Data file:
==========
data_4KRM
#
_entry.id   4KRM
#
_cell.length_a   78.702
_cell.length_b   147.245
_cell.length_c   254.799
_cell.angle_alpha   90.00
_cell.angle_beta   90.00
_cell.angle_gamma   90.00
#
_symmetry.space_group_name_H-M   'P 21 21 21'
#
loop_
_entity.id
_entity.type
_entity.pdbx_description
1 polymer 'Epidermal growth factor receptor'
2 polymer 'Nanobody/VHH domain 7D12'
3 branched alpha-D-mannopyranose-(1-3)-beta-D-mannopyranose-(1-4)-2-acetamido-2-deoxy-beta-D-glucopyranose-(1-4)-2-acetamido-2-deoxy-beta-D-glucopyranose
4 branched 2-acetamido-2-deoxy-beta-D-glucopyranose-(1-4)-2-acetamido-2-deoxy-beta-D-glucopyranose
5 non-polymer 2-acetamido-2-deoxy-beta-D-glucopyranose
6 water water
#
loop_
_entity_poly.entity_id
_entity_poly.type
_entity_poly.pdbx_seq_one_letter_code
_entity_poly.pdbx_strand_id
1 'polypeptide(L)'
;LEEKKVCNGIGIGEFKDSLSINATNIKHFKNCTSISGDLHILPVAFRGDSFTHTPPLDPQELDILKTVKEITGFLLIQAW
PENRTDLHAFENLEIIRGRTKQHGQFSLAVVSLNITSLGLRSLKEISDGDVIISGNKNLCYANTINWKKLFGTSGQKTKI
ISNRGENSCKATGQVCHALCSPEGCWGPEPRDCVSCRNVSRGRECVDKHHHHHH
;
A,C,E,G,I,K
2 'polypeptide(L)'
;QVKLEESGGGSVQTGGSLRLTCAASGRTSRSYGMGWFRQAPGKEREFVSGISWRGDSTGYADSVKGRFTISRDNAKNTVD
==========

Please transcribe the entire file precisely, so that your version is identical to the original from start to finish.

data_4KRM
#
_entry.id   4KRM
#
_cell.length_a   78.702
_cell.length_b   147.245
_cell.length_c   254.799
_cell.angle_alpha   90.00
_cell.angle_beta   90.00
_cell.angle_gamma   90.00
#
_symmetry.space_group_name_H-M   'P 21 21 21'
#
loop_
_entity.id
_entity.type
_entity.pdbx_description
1 polymer 'Epidermal growth factor receptor'
2 polymer 'Nanobody/VHH domain 7D12'
3 branched alpha-D-mannopyranose-(1-3)-beta-D-mannopyranose-(1-4)-2-acetamido-2-deoxy-beta-D-glucopyranose-(1-4)-2-acetamido-2-deoxy-beta-D-glucopyranose
4 branched 2-acetamido-2-deoxy-beta-D-glucopyranose-(1-4)-2-acetamido-2-deoxy-beta-D-glucopyranose
5 non-polymer 2-acetamido-2-deoxy-beta-D-glucopyranose
6 water water
#
loop_
_entity_poly.entity_id
_entity_poly.type
_entity_poly.pdbx_seq_one_letter_code
_entity_poly.pdbx_strand_id
1 'polypeptide(L)'
;LEEKKVCNGIGIGEFKDSLSINATNIKHFKNCTSISGDLHILPVAFRGDSFTHTPPLDPQELDILKTVKEITGFLLIQAW
PENRTDLHAFENLEIIRGRTKQHGQFSLAVVSLNITSLGLRSLKEISDGDVIISGNKNLCYANTINWKKLFGTSGQKTKI
ISNRGENSCKATGQVCHALCSPEGCWGPEPRDCVSCRNVSRGRECVDKHHHHHH
;
A,C,E,G,I,K
2 'polypeptide(L)'
;QVKLEESGGGSVQTGGSLRLTCAASGRTSRSYGMGWFRQAPGKEREFVSGISWRGDSTGYADSVKGRFTISRDNAKNTVD